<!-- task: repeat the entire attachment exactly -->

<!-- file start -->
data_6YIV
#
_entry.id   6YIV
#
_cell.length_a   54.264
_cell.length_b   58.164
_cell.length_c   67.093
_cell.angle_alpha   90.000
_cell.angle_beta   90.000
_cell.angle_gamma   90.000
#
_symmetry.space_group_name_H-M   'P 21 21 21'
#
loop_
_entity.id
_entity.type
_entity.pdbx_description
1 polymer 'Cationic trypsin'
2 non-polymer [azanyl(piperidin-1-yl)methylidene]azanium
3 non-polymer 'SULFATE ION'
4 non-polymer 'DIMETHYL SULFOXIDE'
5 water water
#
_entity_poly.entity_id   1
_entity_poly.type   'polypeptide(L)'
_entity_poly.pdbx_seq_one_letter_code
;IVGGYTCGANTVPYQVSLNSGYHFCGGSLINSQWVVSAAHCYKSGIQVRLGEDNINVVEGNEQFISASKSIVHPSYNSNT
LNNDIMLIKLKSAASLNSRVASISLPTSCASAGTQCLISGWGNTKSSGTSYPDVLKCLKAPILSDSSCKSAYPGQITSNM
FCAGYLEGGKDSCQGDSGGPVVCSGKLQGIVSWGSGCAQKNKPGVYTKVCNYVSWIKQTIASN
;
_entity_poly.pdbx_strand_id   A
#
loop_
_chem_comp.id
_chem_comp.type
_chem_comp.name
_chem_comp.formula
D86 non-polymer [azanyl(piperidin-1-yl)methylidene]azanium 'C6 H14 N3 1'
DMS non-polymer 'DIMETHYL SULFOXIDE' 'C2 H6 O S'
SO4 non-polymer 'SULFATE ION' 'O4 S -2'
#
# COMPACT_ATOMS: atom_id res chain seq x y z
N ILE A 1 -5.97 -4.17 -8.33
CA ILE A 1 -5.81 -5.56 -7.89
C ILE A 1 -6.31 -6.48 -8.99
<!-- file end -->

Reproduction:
data_6YIV
#
_entry.id   6YIV
#
_cell.length_a   54.264
_cell.length_b   58.164
_cell.length_c   67.093
_cell.angle_alpha   90.000
_cell.angle_beta   90.000
_cell.angle_gamma   90.000
#
_symmetry.space_group_name_H-M   'P 21 21 21'
#
loop_
_entity.id
_entity.type
_entity.pdbx_description
1 polymer 'Cationic trypsin'
2 non-polymer [azanyl(piperidin-1-yl)methylidene]azanium
3 non-polymer 'SULFATE ION'
4 non-polymer 'DIMETHYL SULFOXIDE'
5 water water
#
_entity_poly.entity_id   1
_entity_poly.type   'polypeptide(L)'
_entity_poly.pdbx_seq_one_letter_code
;IVGGYTCGANTVPYQVSLNSGYHFCGGSLINSQWVVSAAHCYKSGIQVRLGEDNINVVEGNEQFISASKSIVHPSYNSNT
LNNDIMLIKLKSAASLNSRVASISLPTSCASAGTQCLISGWGNTKSSGTSYPDVLKCLKAPILSDSSCKSAYPGQITSNM
FCAGYLEGGKDSCQGDSGGPVVCSGKLQGIVSWGSGCAQKNKPGVYTKVCNYVSWIKQTIASN
;
_entity_poly.pdbx_strand_id   A
#
loop_
_chem_comp.id
_chem_comp.type
_chem_comp.name
_chem_comp.formula
D86 non-polymer [azanyl(piperidin-1-yl)methylidene]azanium 'C6 H14 N3 1'
DMS non-polymer 'DIMETHYL SULFOXIDE' 'C2 H6 O S'
SO4 non-polymer 'SULFATE ION' 'O4 S -2'
#
# COMPACT_ATOMS: atom_id res chain seq x y z
N ILE A 1 -5.97 -4.17 -8.33
CA ILE A 1 -5.81 -5.56 -7.89
C ILE A 1 -6.31 -6.48 -8.99